OpenMV Cam H7 MicroPython Machine Vision Camera Launched on Kickstarter

Orange Pi Development Boards

OpenMV team has launched an upgrade to their popular OpenMV CAM M7 machine vision camera, with OpenMV CAM H7 replacing the STMicro STM32F7 micro-controller by a more powerful STM32H7 MCU clocked at up to 400 MHz.

Beside having twice the processing power, the new camera board also features removable camera modules for thermal vision and global shutter support.

OpenMV CAM H7OpenMV CAM H7 camera board specifications:

  • MCU – STMicro STM32H743VI Arm Cortex M7 microcontroller @ up to 400 MHz with 1MB RAM, 2MB flash.
  • External Storage – micro SD card socket supporting up to 100 Mbps read/write to record videos and store machine vision assets.
  • Camera modules
    • Omnivision OV7725 image sensor (default) capable of taking 640×480 8-bit Grayscale /  16-bit RGB565 images at 60 FPS when the resolution is above 320×240 and 120 FPS when it is below; 2.8mm lens on a standard M12 lens mount
    • Optional Global Shutter camera module to capture high quality grayscale images not affected by motion blur
    • Optional FLIR Lepton adapter module for thermal machine vision applications
  • USB – Full speed (12 Mbps) micro USB interface with the board appearing as a Virtual COM Port and a USB Flash Drive in your computer
  • I/Os
    • 1x SPI bus up to 100 Mbps, 1x I2C
    • CAN Bus, Asynchronous Serial Bus (TX/RX)
    • 12-bit ADC, 12-bit DAC.
    • 3x I/O pins for servo control.
    • Interrupts and PWM on all I/O pins (10 I/O pins on the board).
  • Misc – RGB LED, 2x high power 850nm IR LEDs.
  • Power Supply
    • 5V via micro USB port
    • LiPo battery connector compatible with 3.7V LiPo batteries.
  • Dimensions – 45 x 36 mm
  • Weight – 19 grams

The camera board can be programmed with MicroPython 3 using OpenMV IDE, but if you prefer C language, the firmware is open source and you can modify it as you wish.

OpenMV IDE

Some of the many applications supported by OpenMV CAM M7/H7 board include Frame Differencing (detect motion in a scene by looking at what’s changed), Color Tracking (up to 16 colors), Marker Tracking (2 or more color tags), Face Detection, Eye Tracking, Optical Flow (to detect translation of what your OpenMV Cam is looking at. For example, to determine how stable  a drone is in the air), QR Code Detection/Decoding, Data Matrix Detection/Decoding (2D barcodes), Linear Barcode Decoding, AprilTag Tracking, Line and Circle Detection, image capture, and video recording.

OpenMV CAM H7 also adds support for Multi-Blob Color Tracking at up to 80 FPS, Global Shutter at 80 FPS at VGA/QVGA, 200 FPS at QQVGA, and 400 FPS at QQQVGA, thermal vision support via a FLIR camera module, as well as CNN neural networks via Arm’s CMSIS-NN library.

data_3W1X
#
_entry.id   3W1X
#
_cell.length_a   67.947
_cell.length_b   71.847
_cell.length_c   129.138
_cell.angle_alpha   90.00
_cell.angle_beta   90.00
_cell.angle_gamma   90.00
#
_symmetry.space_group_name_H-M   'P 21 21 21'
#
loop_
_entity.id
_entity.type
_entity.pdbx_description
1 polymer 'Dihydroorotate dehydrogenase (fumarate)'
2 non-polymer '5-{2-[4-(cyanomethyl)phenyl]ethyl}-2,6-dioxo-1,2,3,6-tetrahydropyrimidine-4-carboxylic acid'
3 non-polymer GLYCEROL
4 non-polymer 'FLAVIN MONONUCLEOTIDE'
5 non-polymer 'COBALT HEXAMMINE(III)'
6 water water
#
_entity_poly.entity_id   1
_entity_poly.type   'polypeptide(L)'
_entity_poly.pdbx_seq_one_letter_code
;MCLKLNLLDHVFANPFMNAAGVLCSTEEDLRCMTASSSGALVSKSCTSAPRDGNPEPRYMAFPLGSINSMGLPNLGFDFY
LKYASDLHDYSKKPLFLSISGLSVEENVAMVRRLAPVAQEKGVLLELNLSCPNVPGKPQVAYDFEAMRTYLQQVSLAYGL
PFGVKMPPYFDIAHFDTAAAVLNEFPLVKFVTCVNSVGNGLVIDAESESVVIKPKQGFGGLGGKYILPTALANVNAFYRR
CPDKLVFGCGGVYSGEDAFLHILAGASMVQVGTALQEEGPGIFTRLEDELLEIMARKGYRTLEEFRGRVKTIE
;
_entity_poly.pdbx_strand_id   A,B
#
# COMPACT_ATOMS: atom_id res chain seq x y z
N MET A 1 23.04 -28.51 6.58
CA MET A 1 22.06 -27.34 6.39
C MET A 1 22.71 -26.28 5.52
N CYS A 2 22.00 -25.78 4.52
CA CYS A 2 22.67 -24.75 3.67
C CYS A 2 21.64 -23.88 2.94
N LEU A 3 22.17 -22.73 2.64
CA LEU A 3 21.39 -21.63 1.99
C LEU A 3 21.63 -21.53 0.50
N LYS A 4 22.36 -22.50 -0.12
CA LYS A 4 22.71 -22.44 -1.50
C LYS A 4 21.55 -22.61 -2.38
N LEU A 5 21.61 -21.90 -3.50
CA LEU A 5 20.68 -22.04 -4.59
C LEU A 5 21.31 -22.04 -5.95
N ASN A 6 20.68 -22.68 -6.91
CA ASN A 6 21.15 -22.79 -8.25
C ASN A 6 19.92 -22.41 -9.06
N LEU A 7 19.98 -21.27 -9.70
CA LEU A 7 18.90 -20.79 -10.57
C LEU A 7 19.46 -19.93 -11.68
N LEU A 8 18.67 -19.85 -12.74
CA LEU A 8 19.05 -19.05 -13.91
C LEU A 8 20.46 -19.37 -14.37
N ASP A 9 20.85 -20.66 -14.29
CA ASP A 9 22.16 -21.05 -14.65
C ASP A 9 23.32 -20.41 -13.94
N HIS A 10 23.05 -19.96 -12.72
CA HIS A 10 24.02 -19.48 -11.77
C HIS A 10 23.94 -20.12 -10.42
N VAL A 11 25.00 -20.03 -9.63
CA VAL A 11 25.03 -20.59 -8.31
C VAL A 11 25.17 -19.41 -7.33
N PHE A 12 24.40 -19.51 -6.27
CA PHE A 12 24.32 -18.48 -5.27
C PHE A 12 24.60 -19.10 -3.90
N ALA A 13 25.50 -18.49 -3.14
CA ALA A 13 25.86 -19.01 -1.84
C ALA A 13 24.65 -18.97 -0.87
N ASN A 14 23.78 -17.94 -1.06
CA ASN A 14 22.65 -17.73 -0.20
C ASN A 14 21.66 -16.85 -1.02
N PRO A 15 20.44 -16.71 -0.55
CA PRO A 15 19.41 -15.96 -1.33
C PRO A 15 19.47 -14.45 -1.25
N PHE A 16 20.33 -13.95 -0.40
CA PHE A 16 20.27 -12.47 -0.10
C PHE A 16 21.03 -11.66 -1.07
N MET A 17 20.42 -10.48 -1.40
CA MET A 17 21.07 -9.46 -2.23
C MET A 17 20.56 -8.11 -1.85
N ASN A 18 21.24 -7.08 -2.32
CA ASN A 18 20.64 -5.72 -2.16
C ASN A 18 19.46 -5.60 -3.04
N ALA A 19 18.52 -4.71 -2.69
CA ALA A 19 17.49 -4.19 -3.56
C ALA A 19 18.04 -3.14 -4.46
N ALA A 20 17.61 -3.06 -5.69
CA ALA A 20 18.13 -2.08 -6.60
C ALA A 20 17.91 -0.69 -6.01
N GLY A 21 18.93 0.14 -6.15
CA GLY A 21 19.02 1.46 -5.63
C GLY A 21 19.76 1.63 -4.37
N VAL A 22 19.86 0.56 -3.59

OpenMV CAM H7 has now launched on Kickstarter with a $50,000 funding goal. Rewards start at $49 for the Basic kit camera board with OV7729 camera module, but depending on your target application(s), you may consider a $99 for the Global shutter kit based on the Basic kit plus the global shutter module, or $329 for the thermal vision pack which includes the FLIR thermal camera module. A $379 pledge would get you an OpenMV CAM H7 board with the three modular camera modules. Shipping adds $15 to the total, and while most rewards are available worldwide, the ones with the FLIR module ships to a more limited number of countries (e.g. no Asian countries). You’ll have to be fairly patient before getting you board as actual shipping is only planned for March 2019.

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William Barath
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“Optional Global Shutter camera module to capture high quality grayscale images not affected by motion blur”

There’s still going to be motion blur. No getting around that, even with 10,000FPS image-intensifying camera.

What I think they meant was that the Global Shutter avoids the Rolling Shutter motion distortion effects such as Jello.

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Why don’t they use the Allwinner V5? Magnitudes more powerful hardware in the same price range.
http://www.lindeni.org/lindenis-v5.html

Paul
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Paul

I guess because they want a fully open SoC with good documentation (great documentation if you’re used to chinese leaks) and good reputation (old-world good, again). I.e. where everything is truly under user control.